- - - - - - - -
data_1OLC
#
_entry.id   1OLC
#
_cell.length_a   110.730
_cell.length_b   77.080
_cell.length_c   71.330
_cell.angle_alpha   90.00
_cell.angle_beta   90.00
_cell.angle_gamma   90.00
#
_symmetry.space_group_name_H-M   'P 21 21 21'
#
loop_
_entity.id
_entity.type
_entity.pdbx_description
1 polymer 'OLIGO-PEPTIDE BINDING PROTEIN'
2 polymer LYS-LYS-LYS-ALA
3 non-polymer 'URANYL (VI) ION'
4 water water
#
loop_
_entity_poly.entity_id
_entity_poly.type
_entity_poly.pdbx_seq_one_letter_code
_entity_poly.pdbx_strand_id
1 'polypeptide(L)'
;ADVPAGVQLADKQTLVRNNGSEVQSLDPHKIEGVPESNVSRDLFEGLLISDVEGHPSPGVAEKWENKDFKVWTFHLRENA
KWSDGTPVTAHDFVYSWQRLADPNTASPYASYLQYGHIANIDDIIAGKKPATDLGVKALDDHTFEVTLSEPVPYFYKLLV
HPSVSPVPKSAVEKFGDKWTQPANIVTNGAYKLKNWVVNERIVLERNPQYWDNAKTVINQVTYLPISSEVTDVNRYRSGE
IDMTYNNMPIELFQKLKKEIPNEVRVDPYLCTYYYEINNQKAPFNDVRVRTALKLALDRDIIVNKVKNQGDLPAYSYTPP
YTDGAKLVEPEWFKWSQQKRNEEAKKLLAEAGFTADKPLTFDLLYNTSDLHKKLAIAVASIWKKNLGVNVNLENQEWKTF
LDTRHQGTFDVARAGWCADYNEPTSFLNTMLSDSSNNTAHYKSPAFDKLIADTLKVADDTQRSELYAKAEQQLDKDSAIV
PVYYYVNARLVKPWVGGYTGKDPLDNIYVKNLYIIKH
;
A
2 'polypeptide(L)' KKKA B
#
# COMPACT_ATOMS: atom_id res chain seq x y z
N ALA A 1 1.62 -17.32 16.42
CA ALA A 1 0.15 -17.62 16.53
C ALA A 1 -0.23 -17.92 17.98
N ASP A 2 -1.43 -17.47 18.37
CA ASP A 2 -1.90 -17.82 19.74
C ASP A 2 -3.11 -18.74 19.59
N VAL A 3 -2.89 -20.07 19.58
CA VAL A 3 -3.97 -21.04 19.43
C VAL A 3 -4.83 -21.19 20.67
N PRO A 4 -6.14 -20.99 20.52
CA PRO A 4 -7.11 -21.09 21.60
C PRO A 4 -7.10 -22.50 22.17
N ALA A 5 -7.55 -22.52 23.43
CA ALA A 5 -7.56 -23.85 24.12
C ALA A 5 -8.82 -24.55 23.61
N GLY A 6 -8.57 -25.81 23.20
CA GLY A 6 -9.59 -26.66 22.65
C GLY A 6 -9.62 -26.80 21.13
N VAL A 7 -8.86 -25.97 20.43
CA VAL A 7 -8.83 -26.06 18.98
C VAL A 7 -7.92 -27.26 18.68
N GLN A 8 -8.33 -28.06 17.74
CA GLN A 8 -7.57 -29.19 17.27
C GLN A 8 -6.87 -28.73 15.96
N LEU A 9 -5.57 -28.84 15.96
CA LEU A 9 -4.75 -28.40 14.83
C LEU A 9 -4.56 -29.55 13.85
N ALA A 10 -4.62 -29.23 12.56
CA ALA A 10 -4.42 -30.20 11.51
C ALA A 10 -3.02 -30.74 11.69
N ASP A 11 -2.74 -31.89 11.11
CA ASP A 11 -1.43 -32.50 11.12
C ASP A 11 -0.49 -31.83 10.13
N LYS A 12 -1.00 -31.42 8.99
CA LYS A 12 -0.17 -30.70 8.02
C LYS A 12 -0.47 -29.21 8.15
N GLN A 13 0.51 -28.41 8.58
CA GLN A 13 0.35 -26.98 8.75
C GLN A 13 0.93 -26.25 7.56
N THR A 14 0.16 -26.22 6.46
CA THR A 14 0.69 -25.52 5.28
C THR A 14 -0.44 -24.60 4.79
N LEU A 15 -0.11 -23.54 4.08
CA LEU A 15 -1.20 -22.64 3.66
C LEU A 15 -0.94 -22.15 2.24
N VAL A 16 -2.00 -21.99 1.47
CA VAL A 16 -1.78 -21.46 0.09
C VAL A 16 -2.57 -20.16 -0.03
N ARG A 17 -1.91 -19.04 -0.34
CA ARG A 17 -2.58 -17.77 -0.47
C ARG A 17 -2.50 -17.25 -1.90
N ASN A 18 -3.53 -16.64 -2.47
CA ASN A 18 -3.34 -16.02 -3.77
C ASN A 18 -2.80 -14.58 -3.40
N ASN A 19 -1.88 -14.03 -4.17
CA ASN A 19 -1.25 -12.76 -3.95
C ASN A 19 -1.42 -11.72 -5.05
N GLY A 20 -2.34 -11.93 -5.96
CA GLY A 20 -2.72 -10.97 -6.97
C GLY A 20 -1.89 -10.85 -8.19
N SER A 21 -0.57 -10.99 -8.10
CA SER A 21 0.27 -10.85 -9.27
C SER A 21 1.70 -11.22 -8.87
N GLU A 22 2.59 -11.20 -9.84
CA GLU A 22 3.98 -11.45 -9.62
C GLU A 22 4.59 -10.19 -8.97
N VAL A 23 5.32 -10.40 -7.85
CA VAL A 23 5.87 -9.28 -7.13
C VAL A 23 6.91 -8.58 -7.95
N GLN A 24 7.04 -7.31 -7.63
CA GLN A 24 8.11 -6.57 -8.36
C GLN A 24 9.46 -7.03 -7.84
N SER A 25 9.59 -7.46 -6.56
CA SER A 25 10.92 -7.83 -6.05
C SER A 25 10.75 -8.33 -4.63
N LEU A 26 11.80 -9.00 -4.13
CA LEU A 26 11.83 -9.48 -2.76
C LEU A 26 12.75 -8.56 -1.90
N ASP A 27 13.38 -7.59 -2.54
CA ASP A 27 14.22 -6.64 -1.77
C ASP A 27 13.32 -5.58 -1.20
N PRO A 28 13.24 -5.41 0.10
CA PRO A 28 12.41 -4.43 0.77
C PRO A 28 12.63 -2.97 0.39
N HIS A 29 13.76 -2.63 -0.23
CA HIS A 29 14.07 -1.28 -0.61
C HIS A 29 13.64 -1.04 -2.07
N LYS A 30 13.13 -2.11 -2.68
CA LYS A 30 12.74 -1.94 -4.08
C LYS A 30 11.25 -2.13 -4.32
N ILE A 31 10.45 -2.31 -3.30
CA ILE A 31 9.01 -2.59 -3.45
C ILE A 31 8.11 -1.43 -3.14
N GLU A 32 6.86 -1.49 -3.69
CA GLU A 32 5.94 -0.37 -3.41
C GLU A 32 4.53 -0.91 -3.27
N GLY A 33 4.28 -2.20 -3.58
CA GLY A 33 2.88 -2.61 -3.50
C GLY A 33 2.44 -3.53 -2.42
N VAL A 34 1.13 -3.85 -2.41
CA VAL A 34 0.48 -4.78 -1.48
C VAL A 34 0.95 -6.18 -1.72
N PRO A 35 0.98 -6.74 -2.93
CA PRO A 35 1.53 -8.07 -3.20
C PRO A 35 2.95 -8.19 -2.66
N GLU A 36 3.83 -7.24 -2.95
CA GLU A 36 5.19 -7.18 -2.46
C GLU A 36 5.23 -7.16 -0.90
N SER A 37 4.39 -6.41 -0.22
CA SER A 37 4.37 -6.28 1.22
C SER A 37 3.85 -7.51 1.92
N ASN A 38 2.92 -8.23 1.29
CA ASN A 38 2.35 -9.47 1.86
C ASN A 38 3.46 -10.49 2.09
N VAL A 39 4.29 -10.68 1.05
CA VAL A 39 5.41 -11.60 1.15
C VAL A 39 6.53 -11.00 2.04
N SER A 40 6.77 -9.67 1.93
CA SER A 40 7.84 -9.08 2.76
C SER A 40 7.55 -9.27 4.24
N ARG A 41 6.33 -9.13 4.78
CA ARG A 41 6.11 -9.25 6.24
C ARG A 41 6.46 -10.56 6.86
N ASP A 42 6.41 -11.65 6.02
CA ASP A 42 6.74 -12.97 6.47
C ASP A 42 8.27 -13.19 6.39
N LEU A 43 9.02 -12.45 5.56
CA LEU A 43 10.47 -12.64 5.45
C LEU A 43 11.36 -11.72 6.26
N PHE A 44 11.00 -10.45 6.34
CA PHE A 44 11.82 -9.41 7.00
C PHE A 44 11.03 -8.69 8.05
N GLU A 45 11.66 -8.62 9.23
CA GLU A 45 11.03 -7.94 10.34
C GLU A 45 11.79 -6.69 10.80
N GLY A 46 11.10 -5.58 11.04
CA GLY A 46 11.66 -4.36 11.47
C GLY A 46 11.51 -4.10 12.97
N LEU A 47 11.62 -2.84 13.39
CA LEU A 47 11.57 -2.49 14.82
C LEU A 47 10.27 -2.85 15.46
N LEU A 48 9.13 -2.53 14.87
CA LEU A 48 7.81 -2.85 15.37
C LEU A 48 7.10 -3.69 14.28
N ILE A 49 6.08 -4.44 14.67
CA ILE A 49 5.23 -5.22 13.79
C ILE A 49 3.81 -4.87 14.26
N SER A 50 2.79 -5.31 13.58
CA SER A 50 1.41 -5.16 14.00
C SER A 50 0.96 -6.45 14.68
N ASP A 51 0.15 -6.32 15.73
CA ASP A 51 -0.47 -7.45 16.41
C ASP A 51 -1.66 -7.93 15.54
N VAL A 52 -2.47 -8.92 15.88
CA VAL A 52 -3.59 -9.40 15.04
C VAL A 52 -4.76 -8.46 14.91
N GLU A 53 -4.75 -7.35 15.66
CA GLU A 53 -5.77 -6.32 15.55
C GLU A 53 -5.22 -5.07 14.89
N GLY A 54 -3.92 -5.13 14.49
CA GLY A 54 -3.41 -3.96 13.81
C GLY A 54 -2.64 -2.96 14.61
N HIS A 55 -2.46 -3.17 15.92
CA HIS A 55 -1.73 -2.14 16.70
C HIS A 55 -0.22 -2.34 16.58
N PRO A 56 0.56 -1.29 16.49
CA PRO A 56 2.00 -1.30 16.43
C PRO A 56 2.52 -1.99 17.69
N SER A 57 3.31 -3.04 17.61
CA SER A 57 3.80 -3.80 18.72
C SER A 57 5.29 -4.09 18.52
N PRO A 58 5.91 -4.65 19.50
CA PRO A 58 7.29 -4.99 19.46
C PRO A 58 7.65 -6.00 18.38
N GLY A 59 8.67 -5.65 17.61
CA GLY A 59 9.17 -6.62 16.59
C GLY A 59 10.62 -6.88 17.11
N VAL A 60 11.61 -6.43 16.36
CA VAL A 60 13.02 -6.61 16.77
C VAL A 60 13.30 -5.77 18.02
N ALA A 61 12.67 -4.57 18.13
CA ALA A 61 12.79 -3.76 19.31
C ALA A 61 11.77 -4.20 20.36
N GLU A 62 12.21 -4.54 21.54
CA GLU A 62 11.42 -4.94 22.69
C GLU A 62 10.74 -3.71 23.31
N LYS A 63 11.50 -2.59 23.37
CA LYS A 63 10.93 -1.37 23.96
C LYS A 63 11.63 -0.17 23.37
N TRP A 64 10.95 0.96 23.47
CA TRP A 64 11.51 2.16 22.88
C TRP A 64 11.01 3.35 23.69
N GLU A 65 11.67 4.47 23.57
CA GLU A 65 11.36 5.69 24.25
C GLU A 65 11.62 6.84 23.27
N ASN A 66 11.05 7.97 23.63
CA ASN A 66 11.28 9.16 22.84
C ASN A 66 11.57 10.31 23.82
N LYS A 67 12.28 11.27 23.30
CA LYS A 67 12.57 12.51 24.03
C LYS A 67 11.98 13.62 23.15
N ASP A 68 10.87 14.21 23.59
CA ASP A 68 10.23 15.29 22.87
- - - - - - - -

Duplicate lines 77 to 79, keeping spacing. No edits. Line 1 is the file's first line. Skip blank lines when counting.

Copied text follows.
N GLN A 13 0.51 -28.41 8.58
CA GLN A 13 0.35 -26.98 8.75
C GLN A 13 0.93 -26.25 7.56